April 2018 books

April 2018 books

Prairie Fires: The American Dreams of Laura Ingalls WilderPrairie Fires: The American Dreams of Laura Ingalls Wilder by Caroline Fraser
My rating: 5 of 5 stars

I've been waiting for this book all my life! Here is the reverent, contextualized, unsparing and unflinching look at all things Little House on the Prairie and Laura Ingalls Wilder that the world needs. Now we can forget that The Wilder Life exists, mmkay?

So. During the first half of the book, covering Laura's childhood, I kept pitying Caroline, thinking that Charles must have been THE most exhausting person to live and make life choices with. But then the second half of the book comes along, Rose grows up, and WOW. Turns out: she is THE WORST. The literal, Nazi-sympathizer worst. And you might think you can just close your eyes during those parts, but she is so entwined in Laura's story - her life story, obviously, but also her literal, published stories - that you just can't.

I've known since I was a kid that Laura and I were kindred spirits (even though I sometimes aspired to be Mary of the placid blue eyes - didn't we all?), but this passage gutted me. Laura and her little family have packed up and are riding in a wagon with all their worldly possessions, moving on yet again from a place they lived and loved. Rose recalled:

"The sunset light turned that huge dust-cloud to gold, and Mama said to me, 'That's your last sight of Dakota.'

She said it in a queer way, hard and tight, and then she sat back on the seat and tears ran down her cheeks. She didn't make a sound, just sat there holding the horses and staring at them, with tears pouring out of her wide-open eyes. I was amazed. I had never seen anything like that before...

'Why Laura, what's the matter?' Papa asked and he looked at her in wonderment.

Mama kept her face turned away. She reached across me and blindly gave the lines to Papa and then she put both hands over her face and said, 'Let me be. I'll be all right in a minute. Please, just let me be.'"

She is me and I am her! I related so much to this woman who picked up and moved so many times, all for different reasons and with varying expectations and degrees of permanency and success.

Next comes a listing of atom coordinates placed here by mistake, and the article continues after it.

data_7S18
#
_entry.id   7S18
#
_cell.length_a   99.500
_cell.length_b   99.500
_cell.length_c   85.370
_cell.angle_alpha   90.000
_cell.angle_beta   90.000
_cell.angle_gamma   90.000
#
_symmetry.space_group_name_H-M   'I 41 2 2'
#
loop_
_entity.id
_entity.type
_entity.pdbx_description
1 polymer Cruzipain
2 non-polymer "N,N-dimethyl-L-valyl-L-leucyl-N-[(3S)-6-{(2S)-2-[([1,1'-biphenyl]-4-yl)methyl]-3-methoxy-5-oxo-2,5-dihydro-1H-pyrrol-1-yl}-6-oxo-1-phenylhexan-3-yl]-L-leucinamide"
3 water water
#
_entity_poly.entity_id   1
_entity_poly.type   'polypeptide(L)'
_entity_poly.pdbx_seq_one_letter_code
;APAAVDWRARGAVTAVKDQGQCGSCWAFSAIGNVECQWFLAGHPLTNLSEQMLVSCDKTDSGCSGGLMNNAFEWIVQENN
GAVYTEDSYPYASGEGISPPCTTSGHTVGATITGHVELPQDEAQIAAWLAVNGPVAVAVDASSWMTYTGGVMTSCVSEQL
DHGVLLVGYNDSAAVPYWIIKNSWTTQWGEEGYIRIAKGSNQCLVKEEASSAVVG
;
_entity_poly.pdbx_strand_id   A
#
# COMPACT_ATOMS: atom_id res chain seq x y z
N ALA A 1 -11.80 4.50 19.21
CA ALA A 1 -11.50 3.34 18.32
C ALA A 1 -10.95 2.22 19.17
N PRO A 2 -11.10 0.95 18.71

Anyway. I balked when I saw the book was some 600 pages but it is such a page-turner! I was just as invested in Laura and Almanzo's courtship this time around. Manly was a total dreamboat and I am so glad Laura didn't let Cap Garland distract her.

Go read this book right now.

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ColumbineColumbine by Dave Cullen
My rating: 5 of 5 stars

Second reading April 2018:
I wanted to revisit this book in the aftermath of the Parkland school shooting, to remember what it was like to be a teenager responding to such a tragedy. I thought I might skim but I was sucked in from the very first page and, once again, seven years after first reading it, could not put this book down. It is really something special and reading the afterword, it is clear that this was quite the labor of...love? for the author and it shows on every page. This book and One of Us stand out to me as books about horrible things that somehow make you a better person for having read them, despite the darkness. There is despair and violence here but also humanity and hope. This book remains a personal favorite, even though it's on such a hard subject.



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The Road to Jonestown: Jim Jones and Peoples TempleThe Road to Jonestown: Jim Jones and Peoples Temple by Jeff Guinn
My rating: 4 of 5 stars

WELL. I sometimes come away from books like this thinking I would have been better served reading the Wikipedia article, but this is not one of those times. This book has All of the Things about Jones and Jonestown, to the extent that it sometimes drags a little. And yet with all that detail, it was sometimes not clear what the sources were (they're all at the back rather than footnoted throughout), which was jarring, coming after reading Columbine where everything was meticulously sourced. Still, a smooth read about a complex subject.

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The Valiant (The Valiant, #1)The Valiant by Lesley Livingston
My rating: 4 of 5 stars

Female young adult gladiators: yes, please! A little bit Ember in the Ashes, a little bit Throne of Glass, maybe not quite as good as either, but lots of fun.

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The Defiant (The Valiant, #2)The Defiant by Lesley Livingston
My rating: 3 of 5 stars

Pretty solid, though I didn't enjoy this one as much as the first book in the series.

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Olden days internet

Olden days internet

April 27th, outsourced